Strathclyde Telegraph

TV Review: Stranger Things (Season Two)

Screen sequels have a long line of casualties: Jaws lost its bite, Spiderman it’s thread and lest said the better on the reloading of Matrix… what were they smoking? Perhaps the same shit that burnt down The Strokes’ ‘Room on Fire’.

Ok, so Stranger Things is neither a cult film nor a skinny-jean wearing indie band. Yet the levels of expectation levelled at 2016s stand out hit for Netflix is certainly comparable. So, what of the Duffer Brothers sequel then? Netflix have pushed more dollars behind it, sure, and, full disclosure, I am a big fan. I get chills at the opening music, oversized red typed font and am warned “don’t start without me” by my partner who I’m positive checks the search history to see if I ‘cheated’.

Season two is good. No spoilers, that’s just not fair. Season two is, arguably, darker than season one but there is plenty of light-hearted references for fans of its referenced genres to feast on. The formula of eighties pop with a nostalgic dollop of ‘Stand by Me’, ‘The Goonies’ and ‘Close Encounters of the Third Kind’ returns and why change it? Given the added financing by Netflix we see more of the characters themselves and other towns too – places exist beyond Hawkins and I do not mean the Upside Down.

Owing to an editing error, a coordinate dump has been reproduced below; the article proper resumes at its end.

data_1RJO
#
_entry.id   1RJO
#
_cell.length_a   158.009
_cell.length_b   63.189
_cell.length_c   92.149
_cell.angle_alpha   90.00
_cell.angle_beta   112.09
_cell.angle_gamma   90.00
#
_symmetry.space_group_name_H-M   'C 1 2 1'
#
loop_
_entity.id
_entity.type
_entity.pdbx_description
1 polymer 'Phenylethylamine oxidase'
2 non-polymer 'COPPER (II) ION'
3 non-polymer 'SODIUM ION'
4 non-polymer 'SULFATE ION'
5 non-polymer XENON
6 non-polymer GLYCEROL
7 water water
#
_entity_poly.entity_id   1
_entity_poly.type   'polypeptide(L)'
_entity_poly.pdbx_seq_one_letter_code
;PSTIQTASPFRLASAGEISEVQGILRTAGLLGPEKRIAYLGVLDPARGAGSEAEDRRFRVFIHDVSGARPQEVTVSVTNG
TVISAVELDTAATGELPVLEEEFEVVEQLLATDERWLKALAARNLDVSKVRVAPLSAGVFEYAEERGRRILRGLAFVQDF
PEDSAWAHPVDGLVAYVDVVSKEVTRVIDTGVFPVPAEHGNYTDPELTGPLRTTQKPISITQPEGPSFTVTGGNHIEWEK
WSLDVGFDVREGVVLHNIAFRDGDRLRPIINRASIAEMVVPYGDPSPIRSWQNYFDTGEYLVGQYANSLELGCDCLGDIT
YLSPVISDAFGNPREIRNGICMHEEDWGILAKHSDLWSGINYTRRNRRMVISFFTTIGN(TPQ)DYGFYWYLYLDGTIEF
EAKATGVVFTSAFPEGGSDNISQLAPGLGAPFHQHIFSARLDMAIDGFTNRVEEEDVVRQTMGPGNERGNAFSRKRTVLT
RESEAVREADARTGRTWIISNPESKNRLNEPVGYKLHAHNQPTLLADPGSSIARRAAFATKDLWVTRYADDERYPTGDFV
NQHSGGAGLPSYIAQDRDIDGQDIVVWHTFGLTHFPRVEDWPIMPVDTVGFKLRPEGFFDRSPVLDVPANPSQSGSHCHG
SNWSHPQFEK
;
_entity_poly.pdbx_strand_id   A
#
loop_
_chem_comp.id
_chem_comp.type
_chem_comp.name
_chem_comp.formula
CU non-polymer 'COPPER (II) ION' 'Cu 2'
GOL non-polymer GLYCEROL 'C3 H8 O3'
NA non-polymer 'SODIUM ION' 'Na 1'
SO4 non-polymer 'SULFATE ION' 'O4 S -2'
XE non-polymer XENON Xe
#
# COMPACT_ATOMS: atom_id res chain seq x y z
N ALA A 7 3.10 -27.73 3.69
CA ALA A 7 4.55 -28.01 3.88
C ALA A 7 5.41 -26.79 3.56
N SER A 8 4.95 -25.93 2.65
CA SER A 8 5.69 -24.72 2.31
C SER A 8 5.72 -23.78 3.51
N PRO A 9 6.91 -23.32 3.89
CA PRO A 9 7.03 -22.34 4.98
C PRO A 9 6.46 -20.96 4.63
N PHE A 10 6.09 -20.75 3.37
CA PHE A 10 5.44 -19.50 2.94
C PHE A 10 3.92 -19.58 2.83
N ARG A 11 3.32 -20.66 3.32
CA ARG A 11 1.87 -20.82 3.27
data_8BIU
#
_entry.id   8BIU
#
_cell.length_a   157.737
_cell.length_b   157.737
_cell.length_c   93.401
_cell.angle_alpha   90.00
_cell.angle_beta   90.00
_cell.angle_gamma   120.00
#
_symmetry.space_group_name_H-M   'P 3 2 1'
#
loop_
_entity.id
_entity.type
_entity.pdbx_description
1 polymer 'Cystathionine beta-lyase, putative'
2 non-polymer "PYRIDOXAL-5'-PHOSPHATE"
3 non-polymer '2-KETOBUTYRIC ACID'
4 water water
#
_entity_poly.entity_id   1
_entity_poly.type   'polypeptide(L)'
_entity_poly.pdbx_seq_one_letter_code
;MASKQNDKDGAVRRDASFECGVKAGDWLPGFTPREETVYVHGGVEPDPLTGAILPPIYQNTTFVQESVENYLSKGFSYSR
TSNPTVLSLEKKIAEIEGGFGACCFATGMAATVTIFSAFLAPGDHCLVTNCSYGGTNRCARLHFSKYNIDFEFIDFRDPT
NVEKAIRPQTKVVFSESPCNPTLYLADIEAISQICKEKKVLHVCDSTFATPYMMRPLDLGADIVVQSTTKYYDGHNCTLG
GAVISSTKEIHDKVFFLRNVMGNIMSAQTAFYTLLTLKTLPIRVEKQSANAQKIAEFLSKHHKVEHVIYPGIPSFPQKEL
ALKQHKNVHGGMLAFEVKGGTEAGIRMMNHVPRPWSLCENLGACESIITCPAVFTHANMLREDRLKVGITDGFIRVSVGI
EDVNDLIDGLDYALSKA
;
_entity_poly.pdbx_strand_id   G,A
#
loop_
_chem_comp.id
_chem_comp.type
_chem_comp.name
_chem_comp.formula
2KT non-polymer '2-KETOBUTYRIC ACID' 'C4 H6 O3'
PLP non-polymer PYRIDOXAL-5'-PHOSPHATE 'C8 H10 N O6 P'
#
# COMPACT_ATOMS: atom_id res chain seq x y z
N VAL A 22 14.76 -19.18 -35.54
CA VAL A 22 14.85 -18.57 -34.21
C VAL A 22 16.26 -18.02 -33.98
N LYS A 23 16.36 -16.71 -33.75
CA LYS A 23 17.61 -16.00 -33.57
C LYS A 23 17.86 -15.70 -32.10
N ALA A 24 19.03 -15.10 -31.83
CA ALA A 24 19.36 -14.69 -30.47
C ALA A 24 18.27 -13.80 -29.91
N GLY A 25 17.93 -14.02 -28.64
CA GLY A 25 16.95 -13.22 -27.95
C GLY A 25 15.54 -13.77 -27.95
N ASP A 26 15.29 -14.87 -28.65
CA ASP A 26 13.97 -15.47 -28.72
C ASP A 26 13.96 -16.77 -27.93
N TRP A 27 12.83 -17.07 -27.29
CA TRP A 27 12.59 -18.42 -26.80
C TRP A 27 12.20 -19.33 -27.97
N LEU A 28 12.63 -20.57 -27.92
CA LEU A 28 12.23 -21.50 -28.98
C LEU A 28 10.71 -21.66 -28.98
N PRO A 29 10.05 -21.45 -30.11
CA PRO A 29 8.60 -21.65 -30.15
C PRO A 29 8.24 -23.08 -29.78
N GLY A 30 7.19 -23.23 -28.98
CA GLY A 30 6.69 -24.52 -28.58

As new characters appear -a few bum notes – the stoic Will remains consistently troubled throughout with battles of PTSD although seemingly just about to manage. The early episodes focus on the changing relationships within this group of friends: the past year’s trauma, the loss of a best friend and stigmatisation within school and in a small town.

Memories and trauma are recurring themes in season two and how the group react to each new challenge and danger lurking on every corner. With the Demogorgon gone, but the Upside Down well and alive, our heroes must contest a new shadow demon and this one leaves the town of Hawkins pulled into all sorts of madness.

By Andrew Walker